Automation Vs. Expertise
Imagine for a moment that you have an unlimited budget for technology. And as long as we are dreaming, let’s also pretend that any system you put in place will get installed without a hitch and will function as advertised. Strategy comes pretty easy in a world like this— most of us would simply get the best of everything out there. If something is not a perfect fit for us just yet, we could always just stick it on a shelf and bring it back out when the time is right. OK, now let’s snap out of the unicorns and wizards fantasy land. In the real world, we not only have budgetary constraints, but we have to concern ourselves with limitations on technical resources, integration with existing systems, network capacity and loads of other considerations that make technology such a challenge. When obstacles and issues abound, strategy matters. But in the process of determining “which one,” how many of us ask the equally important question “how much” ?
That question may at first glance seem unusual. Most of us spend so much time trying to get the technology we need, we never consider that we may have to throttle back. Yet those systems we are installing have to be used by people, and in the end, it is the interaction between our agents and these machines that determines how valuable the application may be. So, yes, the technology has to meet a lot of technical specifications, but it also must fit in the culture of our organization. The ability for a system to match the skills of your agents may be the most important and least visible consideration. And it is a consideration not only when selecting the technology, but also when you decide how each system will be used.
Matching Staffing Profiles with Contact Center Systems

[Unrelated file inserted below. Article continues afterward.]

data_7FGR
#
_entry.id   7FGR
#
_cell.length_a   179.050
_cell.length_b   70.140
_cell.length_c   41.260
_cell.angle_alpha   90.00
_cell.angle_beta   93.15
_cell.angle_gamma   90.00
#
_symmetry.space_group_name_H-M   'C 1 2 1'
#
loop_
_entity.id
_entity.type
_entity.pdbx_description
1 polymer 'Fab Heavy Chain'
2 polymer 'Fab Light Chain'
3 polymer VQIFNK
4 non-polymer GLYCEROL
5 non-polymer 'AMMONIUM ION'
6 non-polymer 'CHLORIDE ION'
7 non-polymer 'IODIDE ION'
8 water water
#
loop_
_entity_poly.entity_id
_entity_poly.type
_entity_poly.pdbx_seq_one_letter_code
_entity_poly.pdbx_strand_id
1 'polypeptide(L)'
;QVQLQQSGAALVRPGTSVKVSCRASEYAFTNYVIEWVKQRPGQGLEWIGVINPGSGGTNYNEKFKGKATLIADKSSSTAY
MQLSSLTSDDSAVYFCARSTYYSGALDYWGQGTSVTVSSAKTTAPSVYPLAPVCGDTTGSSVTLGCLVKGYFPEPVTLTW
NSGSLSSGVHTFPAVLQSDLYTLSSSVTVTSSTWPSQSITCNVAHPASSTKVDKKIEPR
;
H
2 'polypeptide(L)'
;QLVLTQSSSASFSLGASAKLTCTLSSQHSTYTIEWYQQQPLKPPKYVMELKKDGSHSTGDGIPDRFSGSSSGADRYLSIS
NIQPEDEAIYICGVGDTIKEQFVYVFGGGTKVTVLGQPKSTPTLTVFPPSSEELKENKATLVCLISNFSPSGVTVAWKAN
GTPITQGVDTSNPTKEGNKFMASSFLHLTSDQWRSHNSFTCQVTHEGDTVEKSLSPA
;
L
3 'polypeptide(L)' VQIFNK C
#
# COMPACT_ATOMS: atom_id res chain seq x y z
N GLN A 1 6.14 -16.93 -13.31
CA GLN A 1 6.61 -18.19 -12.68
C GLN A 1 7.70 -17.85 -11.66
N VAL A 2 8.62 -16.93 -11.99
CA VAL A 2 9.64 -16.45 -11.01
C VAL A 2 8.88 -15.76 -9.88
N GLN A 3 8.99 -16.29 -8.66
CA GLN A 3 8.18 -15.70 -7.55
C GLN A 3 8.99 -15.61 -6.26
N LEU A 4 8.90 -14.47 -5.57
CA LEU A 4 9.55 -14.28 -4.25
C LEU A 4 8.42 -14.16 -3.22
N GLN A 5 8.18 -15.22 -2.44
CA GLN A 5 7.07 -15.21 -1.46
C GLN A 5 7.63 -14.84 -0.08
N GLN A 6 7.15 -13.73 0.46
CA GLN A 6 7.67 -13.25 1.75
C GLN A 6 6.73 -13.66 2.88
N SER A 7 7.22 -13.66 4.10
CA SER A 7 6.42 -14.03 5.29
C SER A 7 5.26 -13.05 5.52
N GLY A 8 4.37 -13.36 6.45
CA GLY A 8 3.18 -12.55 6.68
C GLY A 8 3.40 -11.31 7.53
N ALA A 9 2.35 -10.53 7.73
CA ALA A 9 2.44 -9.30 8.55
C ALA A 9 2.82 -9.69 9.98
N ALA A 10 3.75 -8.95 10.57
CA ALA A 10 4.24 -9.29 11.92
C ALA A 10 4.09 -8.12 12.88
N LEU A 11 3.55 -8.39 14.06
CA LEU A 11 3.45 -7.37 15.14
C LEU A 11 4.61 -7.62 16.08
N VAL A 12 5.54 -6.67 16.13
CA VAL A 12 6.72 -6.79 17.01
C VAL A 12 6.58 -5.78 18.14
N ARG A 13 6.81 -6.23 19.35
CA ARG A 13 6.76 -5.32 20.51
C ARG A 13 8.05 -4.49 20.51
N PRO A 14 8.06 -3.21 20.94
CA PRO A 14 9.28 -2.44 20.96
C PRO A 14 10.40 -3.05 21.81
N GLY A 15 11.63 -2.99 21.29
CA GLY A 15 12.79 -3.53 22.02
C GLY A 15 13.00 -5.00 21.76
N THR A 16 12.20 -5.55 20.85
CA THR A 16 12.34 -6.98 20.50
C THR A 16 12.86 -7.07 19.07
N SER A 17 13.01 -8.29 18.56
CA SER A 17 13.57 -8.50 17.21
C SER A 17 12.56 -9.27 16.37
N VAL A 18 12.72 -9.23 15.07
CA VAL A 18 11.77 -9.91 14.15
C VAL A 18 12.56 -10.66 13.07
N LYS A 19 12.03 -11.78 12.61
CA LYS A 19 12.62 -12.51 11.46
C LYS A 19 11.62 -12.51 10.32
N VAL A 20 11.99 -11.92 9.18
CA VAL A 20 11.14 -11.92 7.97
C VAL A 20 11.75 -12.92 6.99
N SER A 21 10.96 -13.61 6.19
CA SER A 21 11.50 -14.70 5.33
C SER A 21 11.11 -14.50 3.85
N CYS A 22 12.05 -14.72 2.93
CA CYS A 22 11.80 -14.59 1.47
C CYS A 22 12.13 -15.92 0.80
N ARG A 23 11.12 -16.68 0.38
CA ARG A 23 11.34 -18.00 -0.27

So where in a contact center technology plan do we have to pay close attention to the match between our staffing profiles and our systems? Almost any system used by your staff should garner this consideration (see the sidebar on page 17 for a discussion of IVR self- serve systems), but the major ones are knowledge management (KM), skills-based routing (SBR) and WFM.
Knowledge management is not as well defined as other applications. It can range from slick keyword searchable applications to sticky notes pasted to terminals, and everything else in between. In part due to the wide range of definitions, KM systems also deserve the most attention in this automation vs. expertise discussion. For the past decade or so, the prevailing wisdom has been that we need to move content into systems that are accessible by everyone. Rather than training agents to know everything, we simply train them to operate systems that know everything. At first glance, such a strategy certainly passes the logic test. Dig a bit below the surface, though, and you may uncover some unintended consequences caused by this shift of knowledge from people to systems. The central issue surrounding KM systems is that, no matter how good they may be, they are no match for a human brain. The best interaction still comes from the agent who knows all the content and procedures without having to access the system. It is more natural, conversational and efficient, and less prone to listening gaps. Of course, quite the opposite is true when the agent does not know the content. In this case, using a knowledge management system is far better than putting callers on hold, asking a neighbor or just “winging it.” The critical success factor, then, goes back to our central question: How automated do you want your call handling to be? You can build a KM system to be one-way and directive in nature (akin to a script), and insist that it be used on every contact. In a culture with a transient workforce and relatively simple calls, that may be appropriate. However, where agents are considered to be professionals, such a system does not match the culture, and call quality, efficiency and employee engagement can all suffer. More complex environments need KM systems that guide rather than direct, are collaborative in nature, and are used at the discretion of that highly trained agent.